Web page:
The Silent cicada and Other Natural Sounds
by Sarah Lloyd
Tasmanian hairy cicada (Tettigarcta tomentosa) (Photo by Geoff Fenton)
I know our roof cavities are full of ants because I see them walk the beams like they were footpaths and an intriguing collection of discarded pupal cases, pimelea corolla tubes, buds and flowers of the local eucalypt, small twigs and woollen insulation falls to the floor and accumulates in piles below their nests. On warm summer days I hear the muffled shuffling of thousands of tiny animals stirring in the ceilings; but it’s the tap-tap-tapping sound coming from above that’s had me mystified for many years.
Ants mostly communicate by pheromones, and this is well documented in the book by Bert Holldobler and E.O. Wilson called simply: The Ants (Holldobler 1990). In that large tome, 28 pages are devoted to chemical communication, with the internal structure of a typical worker ant (described by the authors as 'a walking battery of endocrine glands') illustrated with many beautiful line drawings - one looking for all the world like an Aubrey Beardsley print. Just 2 pages are needed to cover acoustical communication; it doesn't happen that much among ants.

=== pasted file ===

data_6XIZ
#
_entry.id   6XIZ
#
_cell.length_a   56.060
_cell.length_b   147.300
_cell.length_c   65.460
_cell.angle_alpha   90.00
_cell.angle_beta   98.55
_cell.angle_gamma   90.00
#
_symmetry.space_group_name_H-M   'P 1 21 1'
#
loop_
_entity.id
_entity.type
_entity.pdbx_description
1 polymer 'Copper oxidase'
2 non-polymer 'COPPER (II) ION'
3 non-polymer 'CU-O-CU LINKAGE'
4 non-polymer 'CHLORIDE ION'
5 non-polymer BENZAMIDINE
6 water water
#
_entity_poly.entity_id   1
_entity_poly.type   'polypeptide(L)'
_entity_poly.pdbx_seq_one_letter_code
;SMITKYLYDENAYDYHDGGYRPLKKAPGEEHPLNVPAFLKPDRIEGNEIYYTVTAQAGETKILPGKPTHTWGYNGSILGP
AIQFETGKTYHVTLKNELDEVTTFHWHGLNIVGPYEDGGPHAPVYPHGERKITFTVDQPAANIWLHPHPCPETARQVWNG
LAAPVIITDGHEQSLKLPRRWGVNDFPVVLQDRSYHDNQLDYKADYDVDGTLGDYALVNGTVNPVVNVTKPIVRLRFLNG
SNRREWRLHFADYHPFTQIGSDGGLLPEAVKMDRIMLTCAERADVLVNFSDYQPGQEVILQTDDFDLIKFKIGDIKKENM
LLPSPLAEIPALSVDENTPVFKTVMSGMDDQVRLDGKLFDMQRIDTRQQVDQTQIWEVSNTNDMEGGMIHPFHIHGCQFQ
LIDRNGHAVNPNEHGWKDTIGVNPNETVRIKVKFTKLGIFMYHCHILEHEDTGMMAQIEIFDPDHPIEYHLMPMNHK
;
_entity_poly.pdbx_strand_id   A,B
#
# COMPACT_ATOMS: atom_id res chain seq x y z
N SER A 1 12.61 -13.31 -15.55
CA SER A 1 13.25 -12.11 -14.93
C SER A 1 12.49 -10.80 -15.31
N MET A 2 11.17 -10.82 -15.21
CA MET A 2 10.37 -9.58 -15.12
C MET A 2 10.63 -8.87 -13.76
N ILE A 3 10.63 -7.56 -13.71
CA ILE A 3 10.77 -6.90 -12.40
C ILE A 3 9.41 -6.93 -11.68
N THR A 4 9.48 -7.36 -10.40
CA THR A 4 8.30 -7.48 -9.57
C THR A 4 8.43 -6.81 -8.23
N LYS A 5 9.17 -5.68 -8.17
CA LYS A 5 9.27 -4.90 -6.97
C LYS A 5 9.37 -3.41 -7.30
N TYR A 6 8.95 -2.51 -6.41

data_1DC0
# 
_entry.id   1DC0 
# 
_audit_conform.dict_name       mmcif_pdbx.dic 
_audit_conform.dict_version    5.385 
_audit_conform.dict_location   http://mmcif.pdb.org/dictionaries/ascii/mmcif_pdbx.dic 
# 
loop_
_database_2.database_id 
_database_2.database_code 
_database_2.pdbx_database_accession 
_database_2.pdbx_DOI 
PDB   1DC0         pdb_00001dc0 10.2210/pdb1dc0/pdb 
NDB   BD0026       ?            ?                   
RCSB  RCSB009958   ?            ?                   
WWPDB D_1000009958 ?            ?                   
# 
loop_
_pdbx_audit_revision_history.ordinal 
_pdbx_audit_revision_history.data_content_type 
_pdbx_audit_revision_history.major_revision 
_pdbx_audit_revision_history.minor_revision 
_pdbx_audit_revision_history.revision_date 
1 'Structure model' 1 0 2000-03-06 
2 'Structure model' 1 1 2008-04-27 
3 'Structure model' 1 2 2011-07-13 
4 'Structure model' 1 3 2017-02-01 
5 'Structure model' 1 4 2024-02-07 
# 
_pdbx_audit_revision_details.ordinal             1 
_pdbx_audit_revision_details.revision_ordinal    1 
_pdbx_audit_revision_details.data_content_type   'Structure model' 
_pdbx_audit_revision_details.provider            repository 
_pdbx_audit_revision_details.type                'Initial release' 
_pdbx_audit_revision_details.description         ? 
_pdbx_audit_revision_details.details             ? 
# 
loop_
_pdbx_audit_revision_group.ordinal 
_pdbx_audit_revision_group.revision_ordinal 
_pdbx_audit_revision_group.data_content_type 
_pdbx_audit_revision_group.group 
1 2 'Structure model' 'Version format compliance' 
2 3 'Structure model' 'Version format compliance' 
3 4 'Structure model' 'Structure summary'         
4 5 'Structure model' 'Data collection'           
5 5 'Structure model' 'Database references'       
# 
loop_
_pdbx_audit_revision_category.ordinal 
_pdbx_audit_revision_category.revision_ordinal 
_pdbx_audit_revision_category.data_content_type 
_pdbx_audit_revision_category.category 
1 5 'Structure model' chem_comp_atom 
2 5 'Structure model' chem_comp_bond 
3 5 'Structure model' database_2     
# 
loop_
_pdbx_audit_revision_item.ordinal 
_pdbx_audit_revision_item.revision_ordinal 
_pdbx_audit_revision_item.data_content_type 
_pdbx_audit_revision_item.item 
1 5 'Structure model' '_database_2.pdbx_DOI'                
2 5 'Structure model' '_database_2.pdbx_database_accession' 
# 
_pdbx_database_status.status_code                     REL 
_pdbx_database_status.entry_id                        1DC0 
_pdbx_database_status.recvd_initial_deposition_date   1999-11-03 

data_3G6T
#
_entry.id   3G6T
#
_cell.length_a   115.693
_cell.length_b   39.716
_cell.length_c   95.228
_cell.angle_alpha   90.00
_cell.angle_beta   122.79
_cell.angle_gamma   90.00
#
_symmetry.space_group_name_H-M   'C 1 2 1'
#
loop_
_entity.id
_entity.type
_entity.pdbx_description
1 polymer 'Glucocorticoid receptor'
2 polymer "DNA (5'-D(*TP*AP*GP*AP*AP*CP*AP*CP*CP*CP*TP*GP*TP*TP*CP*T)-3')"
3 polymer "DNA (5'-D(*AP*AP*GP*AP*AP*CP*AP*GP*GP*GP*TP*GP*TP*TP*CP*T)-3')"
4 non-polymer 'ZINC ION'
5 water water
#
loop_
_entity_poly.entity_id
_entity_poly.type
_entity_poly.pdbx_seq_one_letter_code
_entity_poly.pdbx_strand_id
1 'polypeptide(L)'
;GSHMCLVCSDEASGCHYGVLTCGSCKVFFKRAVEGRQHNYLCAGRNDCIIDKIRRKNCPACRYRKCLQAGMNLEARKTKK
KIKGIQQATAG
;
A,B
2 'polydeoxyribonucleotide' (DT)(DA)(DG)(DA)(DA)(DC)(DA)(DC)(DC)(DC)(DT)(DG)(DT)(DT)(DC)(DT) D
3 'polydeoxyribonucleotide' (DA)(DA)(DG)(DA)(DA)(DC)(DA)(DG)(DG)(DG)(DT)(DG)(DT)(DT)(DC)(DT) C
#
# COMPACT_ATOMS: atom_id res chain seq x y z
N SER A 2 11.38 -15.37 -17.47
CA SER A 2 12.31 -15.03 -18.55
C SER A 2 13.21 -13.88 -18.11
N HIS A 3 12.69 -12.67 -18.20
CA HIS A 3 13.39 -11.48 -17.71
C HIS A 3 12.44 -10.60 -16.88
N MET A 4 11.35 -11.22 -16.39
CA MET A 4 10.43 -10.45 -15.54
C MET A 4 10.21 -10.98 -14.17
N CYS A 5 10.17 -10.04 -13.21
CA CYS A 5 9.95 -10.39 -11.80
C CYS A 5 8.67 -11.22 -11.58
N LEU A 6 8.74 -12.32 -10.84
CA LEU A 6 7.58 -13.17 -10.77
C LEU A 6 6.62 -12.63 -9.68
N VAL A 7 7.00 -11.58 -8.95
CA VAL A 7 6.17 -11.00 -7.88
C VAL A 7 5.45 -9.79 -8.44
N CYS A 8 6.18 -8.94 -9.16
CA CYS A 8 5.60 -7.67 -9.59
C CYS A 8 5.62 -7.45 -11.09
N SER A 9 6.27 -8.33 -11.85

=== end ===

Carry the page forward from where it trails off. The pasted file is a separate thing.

Ants are nearly deaf to airborne sounds but are sensitive to vibrations in the substrate. Consequently the ants that do make sounds are usually arboreal and the sounds they make are achieved by either stridulation or by tapping.
The mysterious tapings and accumulation of debris in our house suggest that there are at least five nests of Polyrhachis sp. in our ceiling. Fortunately these ants are non-smelly, non-biting, medium sized insects with a placid, rather endearing disposition and a curious habit of curling their gaster under their bodies, presumably in response to perceived danger. Although these nocturnal Polyrhachis are often found mooching around our kitchen they usually inhabit small cavities in dead wood and it may be that their propensity for sound making has not yet been fully documented. It has, however, been studied in other Polyrhachis species and the related genera Camponotus. In these ants the workers tap the substrate with their mandibles and gasters while rocking their bodies back and forth.
The functions of the sound signals in ants, which are often used in conjunction with chemical signals, include alarm, recruitment, the termination of mating by females and the modulation of other communication and forms of behaviour.
Tasmania has the distinction of having one of only two species of silent cicadas in the world, the endemic Tasmanian Hairy Cicada (Tettigarcta tomentosa) in the genus Tettigarcta. (The other species is found in mountainous regions in south eastern New South Wales and Victoria.)